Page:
Minimalism in documentation

Minimalism is the idea that less is more; that fewer “bells and whistles” is better; that good design leads to intuitive, natural, and instant use. How can you adopt minimalism in your documentation?

Text by Leah Guren


Minimalism in documentation

Image: © Denis Iachimovschi/

John Carroll, the leading proponent of minimalism in software design, introduced the idea of progressive information disclosure – the process of showing information based on what the user selected, rather than showing everything at once. Carroll insisted that a product should be so intuitive that people could instantly use it without having to read a single page of the documentation.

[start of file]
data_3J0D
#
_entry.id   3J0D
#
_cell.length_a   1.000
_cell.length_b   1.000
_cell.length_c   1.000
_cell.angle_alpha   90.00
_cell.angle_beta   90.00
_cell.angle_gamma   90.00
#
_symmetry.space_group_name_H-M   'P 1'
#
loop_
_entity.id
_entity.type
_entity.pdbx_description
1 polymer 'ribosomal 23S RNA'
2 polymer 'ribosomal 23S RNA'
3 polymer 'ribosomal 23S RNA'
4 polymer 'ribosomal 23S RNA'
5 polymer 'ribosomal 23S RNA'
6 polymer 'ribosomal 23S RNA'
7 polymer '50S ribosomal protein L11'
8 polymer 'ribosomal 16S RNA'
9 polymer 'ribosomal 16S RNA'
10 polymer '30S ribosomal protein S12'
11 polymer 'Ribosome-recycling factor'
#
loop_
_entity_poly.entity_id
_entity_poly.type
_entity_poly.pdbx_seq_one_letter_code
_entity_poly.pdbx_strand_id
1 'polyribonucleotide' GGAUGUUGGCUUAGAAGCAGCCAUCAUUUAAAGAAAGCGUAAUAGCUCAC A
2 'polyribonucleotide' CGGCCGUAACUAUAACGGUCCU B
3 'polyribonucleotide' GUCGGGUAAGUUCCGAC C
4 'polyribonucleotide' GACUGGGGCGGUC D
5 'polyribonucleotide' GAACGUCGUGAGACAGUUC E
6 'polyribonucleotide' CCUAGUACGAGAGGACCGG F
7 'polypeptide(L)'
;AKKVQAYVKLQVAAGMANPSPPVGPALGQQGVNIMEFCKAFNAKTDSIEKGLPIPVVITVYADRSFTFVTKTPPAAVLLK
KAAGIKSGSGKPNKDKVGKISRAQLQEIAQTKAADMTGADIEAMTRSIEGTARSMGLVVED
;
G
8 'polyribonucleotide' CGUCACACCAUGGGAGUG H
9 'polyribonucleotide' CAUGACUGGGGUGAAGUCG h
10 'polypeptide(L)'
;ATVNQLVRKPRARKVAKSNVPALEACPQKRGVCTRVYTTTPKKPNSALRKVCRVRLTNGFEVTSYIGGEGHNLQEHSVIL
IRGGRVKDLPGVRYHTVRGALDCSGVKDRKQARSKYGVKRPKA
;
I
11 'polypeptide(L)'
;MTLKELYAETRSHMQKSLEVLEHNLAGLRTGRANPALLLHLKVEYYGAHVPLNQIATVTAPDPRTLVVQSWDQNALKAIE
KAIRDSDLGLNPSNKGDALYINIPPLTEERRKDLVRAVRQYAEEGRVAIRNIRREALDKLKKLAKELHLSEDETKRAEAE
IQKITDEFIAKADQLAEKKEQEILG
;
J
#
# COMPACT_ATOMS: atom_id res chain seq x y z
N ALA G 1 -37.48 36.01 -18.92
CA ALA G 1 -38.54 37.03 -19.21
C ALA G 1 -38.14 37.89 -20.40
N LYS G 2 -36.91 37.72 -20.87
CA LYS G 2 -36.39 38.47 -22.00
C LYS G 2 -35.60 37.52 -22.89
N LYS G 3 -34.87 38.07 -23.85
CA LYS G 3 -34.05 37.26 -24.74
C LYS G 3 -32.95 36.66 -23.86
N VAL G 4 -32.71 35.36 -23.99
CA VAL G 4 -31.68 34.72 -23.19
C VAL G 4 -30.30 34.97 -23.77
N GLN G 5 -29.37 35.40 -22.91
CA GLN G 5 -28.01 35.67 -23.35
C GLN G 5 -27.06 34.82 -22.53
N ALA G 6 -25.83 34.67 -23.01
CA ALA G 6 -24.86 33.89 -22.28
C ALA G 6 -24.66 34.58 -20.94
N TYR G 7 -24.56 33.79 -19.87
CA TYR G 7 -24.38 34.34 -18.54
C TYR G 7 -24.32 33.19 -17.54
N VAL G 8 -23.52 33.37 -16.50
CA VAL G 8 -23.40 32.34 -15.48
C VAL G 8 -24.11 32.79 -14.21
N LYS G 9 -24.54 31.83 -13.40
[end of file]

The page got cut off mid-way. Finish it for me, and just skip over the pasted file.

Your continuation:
What is minimalism?

Minimalism in documentation is the idea that:

  • you don’t need to document every single aspect of most products;
  • users can play with the product and discover functions on their own;
  • fewer words on a page (or screen) improves navigation (the ability to find content);
  • writing in a simple, straight-forward language improves comprehension.

Minimalism is more than removing fluff. Fluff comes in many forms: unnecessary words (saying something in 20 words instead of 5), overly complex ...